The doors opened last Wednesday. The taps flowed on Friday. And the cicadas were singing by Sunday. Such is life in the beer garden at the Westside Local.
"This space is as much yours as it is mine," said proprietor Troy McEvers, who was operating on four hours sleep a night -- the result of trying to get the Westside Local up and running last week.
The menu is an easy mix of
localities (deviled eggs and pickles), larger plates (sheep's cheese
raveloni and braised rabbit saison), and seasonal produce -- peach
sorbet was being touted last Friday -- cheese plates and garlic fries.
"I just want to make
comfort food -- food that makes people feel welcome," said Executive
Chef Rick Martin, who left Free State Brewery after 17 years for the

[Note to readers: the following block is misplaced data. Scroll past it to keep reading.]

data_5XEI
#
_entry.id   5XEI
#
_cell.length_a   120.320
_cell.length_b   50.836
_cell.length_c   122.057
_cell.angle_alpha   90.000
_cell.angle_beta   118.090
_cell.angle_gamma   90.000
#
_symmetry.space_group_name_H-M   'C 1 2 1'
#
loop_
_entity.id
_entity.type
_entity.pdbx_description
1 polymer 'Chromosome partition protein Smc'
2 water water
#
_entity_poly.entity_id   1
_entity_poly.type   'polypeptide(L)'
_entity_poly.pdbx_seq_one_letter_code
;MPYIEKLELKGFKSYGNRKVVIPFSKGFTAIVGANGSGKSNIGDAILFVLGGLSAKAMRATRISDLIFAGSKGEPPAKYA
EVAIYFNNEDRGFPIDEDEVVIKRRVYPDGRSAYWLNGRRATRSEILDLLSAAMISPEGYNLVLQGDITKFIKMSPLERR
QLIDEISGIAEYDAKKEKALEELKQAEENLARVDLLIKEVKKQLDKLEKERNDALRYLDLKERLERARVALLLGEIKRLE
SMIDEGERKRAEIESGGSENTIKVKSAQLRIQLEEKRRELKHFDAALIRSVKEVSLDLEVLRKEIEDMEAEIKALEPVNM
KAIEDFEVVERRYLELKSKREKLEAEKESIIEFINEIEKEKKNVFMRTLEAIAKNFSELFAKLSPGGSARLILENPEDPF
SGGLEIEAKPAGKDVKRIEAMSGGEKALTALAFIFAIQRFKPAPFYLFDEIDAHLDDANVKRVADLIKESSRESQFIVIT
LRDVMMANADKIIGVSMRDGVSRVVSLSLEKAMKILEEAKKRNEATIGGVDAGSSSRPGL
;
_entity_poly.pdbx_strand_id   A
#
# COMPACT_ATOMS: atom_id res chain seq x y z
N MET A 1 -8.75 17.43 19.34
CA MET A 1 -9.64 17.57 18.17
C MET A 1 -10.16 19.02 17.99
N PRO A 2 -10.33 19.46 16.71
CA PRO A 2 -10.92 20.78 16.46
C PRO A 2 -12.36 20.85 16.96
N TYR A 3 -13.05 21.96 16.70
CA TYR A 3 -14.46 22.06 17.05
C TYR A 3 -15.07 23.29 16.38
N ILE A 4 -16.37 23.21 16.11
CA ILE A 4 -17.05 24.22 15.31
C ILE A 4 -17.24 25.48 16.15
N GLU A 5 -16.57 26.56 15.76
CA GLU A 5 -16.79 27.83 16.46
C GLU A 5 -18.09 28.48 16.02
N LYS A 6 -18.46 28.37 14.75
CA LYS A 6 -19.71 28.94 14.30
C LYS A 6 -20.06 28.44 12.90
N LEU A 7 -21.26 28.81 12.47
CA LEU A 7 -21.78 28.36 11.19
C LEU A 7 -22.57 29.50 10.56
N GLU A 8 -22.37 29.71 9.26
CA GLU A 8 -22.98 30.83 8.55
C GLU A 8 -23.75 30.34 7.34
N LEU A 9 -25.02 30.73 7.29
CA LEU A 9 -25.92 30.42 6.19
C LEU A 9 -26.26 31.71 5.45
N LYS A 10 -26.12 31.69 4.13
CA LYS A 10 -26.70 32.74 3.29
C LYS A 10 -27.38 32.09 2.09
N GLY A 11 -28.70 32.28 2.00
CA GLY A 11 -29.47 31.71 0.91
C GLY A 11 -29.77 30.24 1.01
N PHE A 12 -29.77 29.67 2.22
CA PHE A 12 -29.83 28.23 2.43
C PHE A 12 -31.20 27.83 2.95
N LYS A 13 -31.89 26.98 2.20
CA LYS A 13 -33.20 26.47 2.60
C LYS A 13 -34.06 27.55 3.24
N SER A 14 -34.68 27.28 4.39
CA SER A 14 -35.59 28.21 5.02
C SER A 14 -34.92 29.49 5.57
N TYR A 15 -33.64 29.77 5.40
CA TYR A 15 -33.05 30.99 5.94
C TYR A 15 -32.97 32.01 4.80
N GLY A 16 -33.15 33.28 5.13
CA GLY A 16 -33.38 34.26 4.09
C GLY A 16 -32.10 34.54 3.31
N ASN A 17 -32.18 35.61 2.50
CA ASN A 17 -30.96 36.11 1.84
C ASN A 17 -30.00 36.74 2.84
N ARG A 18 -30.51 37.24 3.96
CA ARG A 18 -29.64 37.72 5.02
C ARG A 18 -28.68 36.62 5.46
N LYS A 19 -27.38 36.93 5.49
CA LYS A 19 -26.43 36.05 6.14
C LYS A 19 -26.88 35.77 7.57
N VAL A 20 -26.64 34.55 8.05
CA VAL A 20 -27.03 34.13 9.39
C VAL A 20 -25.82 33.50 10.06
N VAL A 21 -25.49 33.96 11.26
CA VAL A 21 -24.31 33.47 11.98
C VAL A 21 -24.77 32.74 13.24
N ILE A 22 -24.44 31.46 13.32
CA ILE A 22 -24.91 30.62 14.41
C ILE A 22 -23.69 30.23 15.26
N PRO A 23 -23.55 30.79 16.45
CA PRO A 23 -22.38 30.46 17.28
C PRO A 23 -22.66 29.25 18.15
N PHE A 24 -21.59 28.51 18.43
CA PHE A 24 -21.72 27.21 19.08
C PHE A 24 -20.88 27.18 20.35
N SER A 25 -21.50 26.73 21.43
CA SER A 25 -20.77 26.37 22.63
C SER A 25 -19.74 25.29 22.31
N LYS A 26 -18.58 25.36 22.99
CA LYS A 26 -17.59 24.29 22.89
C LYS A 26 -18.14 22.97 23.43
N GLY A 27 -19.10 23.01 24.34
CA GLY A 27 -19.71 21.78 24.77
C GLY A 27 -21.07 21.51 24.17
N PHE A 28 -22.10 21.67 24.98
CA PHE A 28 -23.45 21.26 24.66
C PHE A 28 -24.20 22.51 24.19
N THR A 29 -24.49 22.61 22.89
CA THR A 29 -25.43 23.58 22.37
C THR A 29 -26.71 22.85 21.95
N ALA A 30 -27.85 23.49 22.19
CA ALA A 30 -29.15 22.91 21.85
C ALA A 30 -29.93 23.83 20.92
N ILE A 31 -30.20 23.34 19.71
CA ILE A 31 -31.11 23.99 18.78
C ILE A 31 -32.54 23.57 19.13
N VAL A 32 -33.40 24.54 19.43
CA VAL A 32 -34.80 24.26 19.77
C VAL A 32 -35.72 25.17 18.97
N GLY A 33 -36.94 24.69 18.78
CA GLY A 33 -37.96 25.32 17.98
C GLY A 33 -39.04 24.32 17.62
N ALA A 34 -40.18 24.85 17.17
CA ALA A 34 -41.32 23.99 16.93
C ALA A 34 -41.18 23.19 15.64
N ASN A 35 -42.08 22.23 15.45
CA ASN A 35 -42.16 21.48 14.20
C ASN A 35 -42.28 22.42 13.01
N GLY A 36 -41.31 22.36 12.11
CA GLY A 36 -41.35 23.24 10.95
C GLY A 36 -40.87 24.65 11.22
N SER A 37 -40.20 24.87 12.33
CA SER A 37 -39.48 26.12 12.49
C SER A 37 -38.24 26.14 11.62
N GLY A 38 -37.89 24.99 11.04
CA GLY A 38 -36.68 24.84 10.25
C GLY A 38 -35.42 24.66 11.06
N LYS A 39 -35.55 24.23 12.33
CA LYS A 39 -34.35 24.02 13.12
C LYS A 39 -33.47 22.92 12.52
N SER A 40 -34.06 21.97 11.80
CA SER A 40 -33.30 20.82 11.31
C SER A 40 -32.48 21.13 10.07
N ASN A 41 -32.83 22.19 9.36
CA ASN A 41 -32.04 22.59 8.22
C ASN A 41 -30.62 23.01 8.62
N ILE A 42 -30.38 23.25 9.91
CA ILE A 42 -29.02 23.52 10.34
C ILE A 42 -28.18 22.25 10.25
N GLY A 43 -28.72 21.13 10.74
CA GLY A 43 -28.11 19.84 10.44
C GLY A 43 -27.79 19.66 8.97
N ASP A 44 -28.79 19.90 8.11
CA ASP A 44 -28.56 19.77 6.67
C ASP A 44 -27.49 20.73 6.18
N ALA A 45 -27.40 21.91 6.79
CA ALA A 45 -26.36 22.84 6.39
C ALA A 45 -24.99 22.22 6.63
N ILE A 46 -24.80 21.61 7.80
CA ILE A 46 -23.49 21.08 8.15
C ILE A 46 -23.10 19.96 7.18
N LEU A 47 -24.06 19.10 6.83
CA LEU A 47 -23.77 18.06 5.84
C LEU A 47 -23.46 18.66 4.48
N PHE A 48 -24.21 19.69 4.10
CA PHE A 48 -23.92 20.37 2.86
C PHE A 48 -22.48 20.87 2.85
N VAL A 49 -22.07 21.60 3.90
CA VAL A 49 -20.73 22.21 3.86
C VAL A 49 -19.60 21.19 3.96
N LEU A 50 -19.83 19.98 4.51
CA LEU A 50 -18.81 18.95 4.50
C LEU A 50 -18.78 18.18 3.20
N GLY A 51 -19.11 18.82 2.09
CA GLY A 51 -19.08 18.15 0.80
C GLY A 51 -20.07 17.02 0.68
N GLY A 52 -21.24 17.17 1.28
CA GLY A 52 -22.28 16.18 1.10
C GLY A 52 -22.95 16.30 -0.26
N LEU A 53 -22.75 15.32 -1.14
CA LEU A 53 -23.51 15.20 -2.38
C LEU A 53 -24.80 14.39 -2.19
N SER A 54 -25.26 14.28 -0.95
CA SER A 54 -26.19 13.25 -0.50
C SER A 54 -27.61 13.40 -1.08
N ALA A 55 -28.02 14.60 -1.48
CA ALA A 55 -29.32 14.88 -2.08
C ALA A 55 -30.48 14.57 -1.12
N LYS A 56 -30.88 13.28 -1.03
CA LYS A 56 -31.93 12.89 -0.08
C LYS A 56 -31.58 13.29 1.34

chance to run his own kitchen.
The bar sits in a small enclave
between the dining room and the beer garden. It's fully stocked,
as evidenced by the Knob Creek, which is sadly becoming the liquor
equivalent of an endangered species.
like any beer garden worth the salt in its pilsner, it's what's on
tap that will keep customers coming back. McEvers said he will look to have a
rotating series of Belgian beers and plans to maintain a full lineup
from the Boulevard Brewery -- including Tank 7, which Fat City got to sample back in March.
The outdoor space is the Westside Local's biggest selling point. Five wooden tables stretch the expanse of the beer garden, encouraging visitors to strike up conversations with neighbors.